• Abstract: As we start the final countdown to the new century, about one fourth of the world's population—1.3 billion people—live in absolute poverty, while almost another third are very poor by every measure. The blight of poverty thus continues to challenge the international community. Despite globalization, expanding markets, years of anti–poverty efforts and the hopes kindled in the embers of the Cold War, the number of the poor in the world has risen and continues to rise with population growth. The manifestations of extreme poverty and the growing gap between rich and poor, both within and between countries, pose an undeniable threat to the prospects for peace and security and raise concerns about inequity. Given the continued trend toward global interconnectedness, finding solutions to persistent poverty has assumed an unprecedented urgency. However, this pressing international issue is barely visible on the agendas of the industrialized nations, whose interests are affected and whose attention and resources will continue to be indispensable in the fight against poverty. To be sure, there has been progress in poverty reduction, particularly in the last decade as globalization, spreading capitalism and markets, and technological advancement have combined to reduce the percentage of people living in poverty and to create new middle classes. Infant mortality has been cut in half; life expectancy, on average, has increased by a decade. But recent developments in East Asia are a reminder that, even where development and poverty reduction have occurred, the possibility for reversal exists. And the persistently huge numbers of poor and pockets of extreme poverty testify to the unevenness of globalization and the need for new strategies and reinvigorated attention to the problem of poverty. The Aspen Institute International Peace and Security Program convened the conference on “Persistent Poverty in Developing Countries: Determining the Causes and Closing the Gaps” December 14, 1997, to discuss the current trends that affect poverty and suggest ideas for the most effective strategies for poverty eradication in the 21st century. Meeting in Broadway, England, the 24 experienced and highly respected participants from all regions of the world represented diverse professional and cultural perspectives that enriched the discussion.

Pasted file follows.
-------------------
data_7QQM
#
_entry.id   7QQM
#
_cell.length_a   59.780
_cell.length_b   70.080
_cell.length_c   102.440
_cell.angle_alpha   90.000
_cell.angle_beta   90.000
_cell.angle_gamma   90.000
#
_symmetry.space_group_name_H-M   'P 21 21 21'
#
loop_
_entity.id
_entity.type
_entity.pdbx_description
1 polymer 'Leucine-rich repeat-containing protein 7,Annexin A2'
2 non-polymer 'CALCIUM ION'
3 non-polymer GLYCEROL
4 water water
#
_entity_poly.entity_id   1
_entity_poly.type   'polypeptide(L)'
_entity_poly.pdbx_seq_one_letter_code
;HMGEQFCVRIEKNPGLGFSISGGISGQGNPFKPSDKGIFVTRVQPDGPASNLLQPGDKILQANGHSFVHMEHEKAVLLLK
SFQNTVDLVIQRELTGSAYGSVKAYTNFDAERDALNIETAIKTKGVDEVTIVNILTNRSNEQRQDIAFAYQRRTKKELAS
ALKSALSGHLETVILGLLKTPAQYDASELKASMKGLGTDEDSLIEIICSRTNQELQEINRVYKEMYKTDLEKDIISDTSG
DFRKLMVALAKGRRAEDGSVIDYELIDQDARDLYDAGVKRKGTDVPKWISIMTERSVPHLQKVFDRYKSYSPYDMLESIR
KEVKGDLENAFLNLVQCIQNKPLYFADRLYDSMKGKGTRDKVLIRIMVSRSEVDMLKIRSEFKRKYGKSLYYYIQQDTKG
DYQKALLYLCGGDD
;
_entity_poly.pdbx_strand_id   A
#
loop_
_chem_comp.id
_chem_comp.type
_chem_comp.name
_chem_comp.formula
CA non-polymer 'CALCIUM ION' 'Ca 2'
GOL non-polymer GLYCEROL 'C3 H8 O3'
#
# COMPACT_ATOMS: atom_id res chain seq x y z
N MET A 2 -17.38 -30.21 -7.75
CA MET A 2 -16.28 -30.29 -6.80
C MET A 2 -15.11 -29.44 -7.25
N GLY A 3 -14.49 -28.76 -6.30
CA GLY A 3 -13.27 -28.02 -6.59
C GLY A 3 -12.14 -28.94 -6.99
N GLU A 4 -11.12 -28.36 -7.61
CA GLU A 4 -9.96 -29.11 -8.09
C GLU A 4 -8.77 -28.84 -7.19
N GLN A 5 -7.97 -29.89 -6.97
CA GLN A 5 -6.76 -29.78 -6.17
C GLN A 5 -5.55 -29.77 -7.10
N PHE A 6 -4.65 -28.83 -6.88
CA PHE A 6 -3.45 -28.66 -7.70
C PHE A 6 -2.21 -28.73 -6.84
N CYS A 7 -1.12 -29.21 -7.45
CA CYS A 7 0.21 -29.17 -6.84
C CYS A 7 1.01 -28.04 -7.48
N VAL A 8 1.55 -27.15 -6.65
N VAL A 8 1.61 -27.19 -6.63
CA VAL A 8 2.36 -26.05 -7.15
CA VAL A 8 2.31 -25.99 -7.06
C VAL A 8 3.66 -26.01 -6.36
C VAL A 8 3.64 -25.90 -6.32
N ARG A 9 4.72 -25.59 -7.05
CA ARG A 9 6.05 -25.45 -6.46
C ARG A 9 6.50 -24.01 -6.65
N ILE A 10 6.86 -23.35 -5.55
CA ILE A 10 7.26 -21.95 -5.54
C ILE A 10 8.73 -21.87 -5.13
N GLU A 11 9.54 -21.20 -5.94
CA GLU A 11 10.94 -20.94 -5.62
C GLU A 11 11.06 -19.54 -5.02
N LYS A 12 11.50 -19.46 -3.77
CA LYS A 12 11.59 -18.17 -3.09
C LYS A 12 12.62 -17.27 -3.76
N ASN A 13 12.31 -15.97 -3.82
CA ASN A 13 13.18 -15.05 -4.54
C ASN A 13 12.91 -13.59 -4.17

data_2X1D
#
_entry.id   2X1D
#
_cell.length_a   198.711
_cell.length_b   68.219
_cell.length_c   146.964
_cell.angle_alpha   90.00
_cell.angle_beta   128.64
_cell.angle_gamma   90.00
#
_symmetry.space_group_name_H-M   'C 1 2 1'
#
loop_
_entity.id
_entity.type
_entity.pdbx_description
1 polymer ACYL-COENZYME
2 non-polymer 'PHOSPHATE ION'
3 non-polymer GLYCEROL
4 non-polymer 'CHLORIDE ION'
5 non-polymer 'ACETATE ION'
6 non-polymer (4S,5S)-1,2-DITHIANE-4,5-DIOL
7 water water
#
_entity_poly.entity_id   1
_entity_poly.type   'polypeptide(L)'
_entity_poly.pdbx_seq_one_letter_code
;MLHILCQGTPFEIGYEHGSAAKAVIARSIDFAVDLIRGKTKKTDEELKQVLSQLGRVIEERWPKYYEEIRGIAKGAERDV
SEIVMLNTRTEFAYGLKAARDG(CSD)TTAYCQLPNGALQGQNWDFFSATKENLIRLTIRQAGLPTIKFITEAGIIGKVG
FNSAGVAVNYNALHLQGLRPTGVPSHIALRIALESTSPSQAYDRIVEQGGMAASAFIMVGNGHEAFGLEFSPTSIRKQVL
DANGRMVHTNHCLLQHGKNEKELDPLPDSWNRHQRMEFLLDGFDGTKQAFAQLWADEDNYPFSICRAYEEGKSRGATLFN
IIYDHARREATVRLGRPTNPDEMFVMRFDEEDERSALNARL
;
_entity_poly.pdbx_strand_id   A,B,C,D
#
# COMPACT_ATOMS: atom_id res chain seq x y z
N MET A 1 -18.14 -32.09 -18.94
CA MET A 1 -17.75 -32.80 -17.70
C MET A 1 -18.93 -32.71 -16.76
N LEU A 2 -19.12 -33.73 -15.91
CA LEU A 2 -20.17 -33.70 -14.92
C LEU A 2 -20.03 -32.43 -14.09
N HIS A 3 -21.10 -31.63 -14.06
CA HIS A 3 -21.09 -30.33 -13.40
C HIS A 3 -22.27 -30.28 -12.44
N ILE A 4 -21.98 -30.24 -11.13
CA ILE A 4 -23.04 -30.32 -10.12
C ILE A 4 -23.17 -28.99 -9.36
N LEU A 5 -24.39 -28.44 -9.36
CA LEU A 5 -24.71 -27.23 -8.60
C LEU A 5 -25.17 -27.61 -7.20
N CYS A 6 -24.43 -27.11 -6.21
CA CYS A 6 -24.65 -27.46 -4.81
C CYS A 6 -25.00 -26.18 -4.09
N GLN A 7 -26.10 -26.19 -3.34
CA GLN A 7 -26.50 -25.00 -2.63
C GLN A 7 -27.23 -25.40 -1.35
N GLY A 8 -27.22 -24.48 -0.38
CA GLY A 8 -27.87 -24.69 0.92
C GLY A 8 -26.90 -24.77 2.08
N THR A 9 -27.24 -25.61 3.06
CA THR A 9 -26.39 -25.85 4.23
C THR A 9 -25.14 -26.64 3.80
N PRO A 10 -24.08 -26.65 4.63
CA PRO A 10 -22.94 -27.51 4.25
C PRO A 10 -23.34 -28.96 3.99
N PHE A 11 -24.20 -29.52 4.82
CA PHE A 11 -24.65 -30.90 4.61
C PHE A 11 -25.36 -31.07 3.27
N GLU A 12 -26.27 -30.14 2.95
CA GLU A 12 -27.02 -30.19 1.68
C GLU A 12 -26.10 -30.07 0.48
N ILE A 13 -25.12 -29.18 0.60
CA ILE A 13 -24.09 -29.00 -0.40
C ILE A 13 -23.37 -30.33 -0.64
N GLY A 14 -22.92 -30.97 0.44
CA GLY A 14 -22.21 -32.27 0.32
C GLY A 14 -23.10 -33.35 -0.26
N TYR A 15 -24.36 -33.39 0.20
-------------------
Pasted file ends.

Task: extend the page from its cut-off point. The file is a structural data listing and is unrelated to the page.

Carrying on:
• Topic: Economics, Emerging Markets, Globalization, International Political Economy, Third World
  • Political Geography: United States
  • Author: David Bollier, Charles M. Firestone
  • Publication Date: 08-1997
  • Content Type: Working Paper
  • Institution: Aspen Institute
  • Abstract: As use of the Internet has grown by leaps and bounds, it is clear that electronic commerce will proliferate rapidly in the years ahead. The number of Internet domains in the United States is more than 1.3 million. Most major companies now have Web sites, if only to market themselves, and many others are exploiting intranets to improve internal operations. As many as 163 million personal computers worldwide will have access to the Internet by the year 2000. As television and telephony migrate onto the Internet, wireless communication explodes, and countless other new applications attract users, one of the biggest challenges is understanding the economic and social logic driving change.
  • Topic: Economics, Globalization, International Political Economy, Science and Technology, Sovereignty
  • Political Geography: United States